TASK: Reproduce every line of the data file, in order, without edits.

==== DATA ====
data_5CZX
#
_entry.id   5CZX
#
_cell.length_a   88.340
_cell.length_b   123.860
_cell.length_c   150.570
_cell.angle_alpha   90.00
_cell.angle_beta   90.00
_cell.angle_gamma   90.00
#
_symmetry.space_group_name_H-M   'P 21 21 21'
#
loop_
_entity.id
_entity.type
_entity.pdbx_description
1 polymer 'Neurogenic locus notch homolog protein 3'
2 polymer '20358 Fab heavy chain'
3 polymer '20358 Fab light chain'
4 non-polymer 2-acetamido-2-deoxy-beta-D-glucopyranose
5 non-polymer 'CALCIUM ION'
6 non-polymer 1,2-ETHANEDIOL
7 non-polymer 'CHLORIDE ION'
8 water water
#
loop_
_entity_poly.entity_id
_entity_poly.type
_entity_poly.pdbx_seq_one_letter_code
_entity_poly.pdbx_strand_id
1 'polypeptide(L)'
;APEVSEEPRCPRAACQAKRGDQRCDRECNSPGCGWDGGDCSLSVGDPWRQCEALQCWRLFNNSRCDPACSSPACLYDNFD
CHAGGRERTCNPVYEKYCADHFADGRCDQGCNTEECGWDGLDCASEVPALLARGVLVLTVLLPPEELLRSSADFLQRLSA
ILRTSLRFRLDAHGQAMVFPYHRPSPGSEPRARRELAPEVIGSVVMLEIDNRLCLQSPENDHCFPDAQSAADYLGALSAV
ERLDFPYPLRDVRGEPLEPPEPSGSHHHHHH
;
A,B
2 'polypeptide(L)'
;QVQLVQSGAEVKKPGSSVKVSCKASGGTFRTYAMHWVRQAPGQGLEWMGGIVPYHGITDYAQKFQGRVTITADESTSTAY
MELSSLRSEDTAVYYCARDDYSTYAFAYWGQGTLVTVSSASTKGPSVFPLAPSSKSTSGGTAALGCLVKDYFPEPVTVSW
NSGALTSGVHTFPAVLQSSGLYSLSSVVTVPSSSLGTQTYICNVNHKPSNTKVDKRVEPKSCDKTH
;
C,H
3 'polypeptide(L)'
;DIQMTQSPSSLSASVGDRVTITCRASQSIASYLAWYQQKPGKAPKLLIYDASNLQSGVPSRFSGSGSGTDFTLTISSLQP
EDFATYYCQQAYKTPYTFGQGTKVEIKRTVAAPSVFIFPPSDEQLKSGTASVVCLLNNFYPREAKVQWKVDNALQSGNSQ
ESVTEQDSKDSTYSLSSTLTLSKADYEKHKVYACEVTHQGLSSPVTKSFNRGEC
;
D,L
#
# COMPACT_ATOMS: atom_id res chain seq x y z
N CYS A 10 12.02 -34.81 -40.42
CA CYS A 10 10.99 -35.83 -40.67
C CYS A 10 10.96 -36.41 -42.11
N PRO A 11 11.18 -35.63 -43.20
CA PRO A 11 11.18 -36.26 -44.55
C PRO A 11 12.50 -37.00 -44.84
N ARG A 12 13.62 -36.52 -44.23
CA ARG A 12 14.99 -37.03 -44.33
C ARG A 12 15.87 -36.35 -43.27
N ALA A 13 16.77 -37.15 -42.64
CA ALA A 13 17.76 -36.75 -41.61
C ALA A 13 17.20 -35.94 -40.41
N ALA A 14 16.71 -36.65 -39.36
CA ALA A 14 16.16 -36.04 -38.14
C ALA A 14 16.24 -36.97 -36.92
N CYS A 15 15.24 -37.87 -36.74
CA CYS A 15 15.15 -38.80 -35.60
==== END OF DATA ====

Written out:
data_5CZX
#
_entry.id   5CZX
#
_cell.length_a   88.340
_cell.length_b   123.860
_cell.length_c   150.570
_cell.angle_alpha   90.00
_cell.angle_beta   90.00
_cell.angle_gamma   90.00
#
_symmetry.space_group_name_H-M   'P 21 21 21'
#
loop_
_entity.id
_entity.type
_entity.pdbx_description
1 polymer 'Neurogenic locus notch homolog protein 3'
2 polymer '20358 Fab heavy chain'
3 polymer '20358 Fab light chain'
4 non-polymer 2-acetamido-2-deoxy-beta-D-glucopyranose
5 non-polymer 'CALCIUM ION'
6 non-polymer 1,2-ETHANEDIOL
7 non-polymer 'CHLORIDE ION'
8 water water
#
loop_
_entity_poly.entity_id
_entity_poly.type
_entity_poly.pdbx_seq_one_letter_code
_entity_poly.pdbx_strand_id
1 'polypeptide(L)'
;APEVSEEPRCPRAACQAKRGDQRCDRECNSPGCGWDGGDCSLSVGDPWRQCEALQCWRLFNNSRCDPACSSPACLYDNFD
CHAGGRERTCNPVYEKYCADHFADGRCDQGCNTEECGWDGLDCASEVPALLARGVLVLTVLLPPEELLRSSADFLQRLSA
ILRTSLRFRLDAHGQAMVFPYHRPSPGSEPRARRELAPEVIGSVVMLEIDNRLCLQSPENDHCFPDAQSAADYLGALSAV
ERLDFPYPLRDVRGEPLEPPEPSGSHHHHHH
;
A,B
2 'polypeptide(L)'
;QVQLVQSGAEVKKPGSSVKVSCKASGGTFRTYAMHWVRQAPGQGLEWMGGIVPYHGITDYAQKFQGRVTITADESTSTAY
MELSSLRSEDTAVYYCARDDYSTYAFAYWGQGTLVTVSSASTKGPSVFPLAPSSKSTSGGTAALGCLVKDYFPEPVTVSW
NSGALTSGVHTFPAVLQSSGLYSLSSVVTVPSSSLGTQTYICNVNHKPSNTKVDKRVEPKSCDKTH
;
C,H
3 'polypeptide(L)'
;DIQMTQSPSSLSASVGDRVTITCRASQSIASYLAWYQQKPGKAPKLLIYDASNLQSGVPSRFSGSGSGTDFTLTISSLQP
EDFATYYCQQAYKTPYTFGQGTKVEIKRTVAAPSVFIFPPSDEQLKSGTASVVCLLNNFYPREAKVQWKVDNALQSGNSQ
ESVTEQDSKDSTYSLSSTLTLSKADYEKHKVYACEVTHQGLSSPVTKSFNRGEC
;
D,L
#
# COMPACT_ATOMS: atom_id res chain seq x y z
N CYS A 10 12.02 -34.81 -40.42
CA CYS A 10 10.99 -35.83 -40.67
C CYS A 10 10.96 -36.41 -42.11
N PRO A 11 11.18 -35.63 -43.20
CA PRO A 11 11.18 -36.26 -44.55
C PRO A 11 12.50 -37.00 -44.84
N ARG A 12 13.62 -36.52 -44.23
CA ARG A 12 14.99 -37.03 -44.33
C ARG A 12 15.87 -36.35 -43.27
N ALA A 13 16.77 -37.15 -42.64
CA ALA A 13 17.76 -36.75 -41.61
C ALA A 13 17.20 -35.94 -40.41
N ALA A 14 16.71 -36.65 -39.36
CA ALA A 14 16.16 -36.04 -38.14
C ALA A 14 16.24 -36.97 -36.92
N CYS A 15 15.24 -37.87 -36.74
CA CYS A 15 15.15 -38.80 -35.60